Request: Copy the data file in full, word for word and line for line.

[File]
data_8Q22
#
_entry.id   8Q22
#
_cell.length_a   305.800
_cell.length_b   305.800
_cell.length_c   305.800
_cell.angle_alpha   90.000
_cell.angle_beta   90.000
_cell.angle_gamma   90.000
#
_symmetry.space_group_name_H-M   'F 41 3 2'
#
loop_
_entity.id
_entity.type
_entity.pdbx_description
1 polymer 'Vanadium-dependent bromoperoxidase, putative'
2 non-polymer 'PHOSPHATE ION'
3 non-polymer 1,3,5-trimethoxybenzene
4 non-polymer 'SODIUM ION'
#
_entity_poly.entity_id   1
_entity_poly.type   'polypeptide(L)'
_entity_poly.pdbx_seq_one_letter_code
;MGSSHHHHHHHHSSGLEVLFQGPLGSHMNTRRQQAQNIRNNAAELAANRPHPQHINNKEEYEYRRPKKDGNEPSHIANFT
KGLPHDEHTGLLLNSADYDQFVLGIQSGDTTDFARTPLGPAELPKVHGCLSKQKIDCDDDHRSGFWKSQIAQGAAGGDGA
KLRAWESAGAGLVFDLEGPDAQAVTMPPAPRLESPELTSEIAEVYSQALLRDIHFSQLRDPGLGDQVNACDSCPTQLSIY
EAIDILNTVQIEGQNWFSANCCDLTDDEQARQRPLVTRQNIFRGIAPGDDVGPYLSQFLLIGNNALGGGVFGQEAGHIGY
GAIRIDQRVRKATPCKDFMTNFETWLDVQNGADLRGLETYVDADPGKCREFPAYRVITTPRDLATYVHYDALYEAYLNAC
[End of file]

data_8Q22
#
_entry.id   8Q22
#
_cell.length_a   305.800
_cell.length_b   305.800
_cell.length_c   305.800
_cell.angle_alpha   90.000
_cell.angle_beta   90.000
_cell.angle_gamma   90.000
#
_symmetry.space_group_name_H-M   'F 41 3 2'
#
loop_
_entity.id
_entity.type
_entity.pdbx_description
1 polymer 'Vanadium-dependent bromoperoxidase, putative'
2 non-polymer 'PHOSPHATE ION'
3 non-polymer 1,3,5-trimethoxybenzene
4 non-polymer 'SODIUM ION'
#
_entity_poly.entity_id   1
_entity_poly.type   'polypeptide(L)'
_entity_poly.pdbx_seq_one_letter_code
;MGSSHHHHHHHHSSGLEVLFQGPLGSHMNTRRQQAQNIRNNAAELAANRPHPQHINNKEEYEYRRPKKDGNEPSHIANFT
KGLPHDEHTGLLLNSADYDQFVLGIQSGDTTDFARTPLGPAELPKVHGCLSKQKIDCDDDHRSGFWKSQIAQGAAGGDGA
KLRAWESAGAGLVFDLEGPDAQAVTMPPAPRLESPELTSEIAEVYSQALLRDIHFSQLRDPGLGDQVNACDSCPTQLSIY
EAIDILNTVQIEGQNWFSANCCDLTDDEQARQRPLVTRQNIFRGIAPGDDVGPYLSQFLLIGNNALGGGVFGQEAGHIGY
GAIRIDQRVRKATPCKDFMTNFETWLDVQNGADLRGLETYVDADPGKCREFPAYRVITTPRDLATYVHYDALYEAYLNAC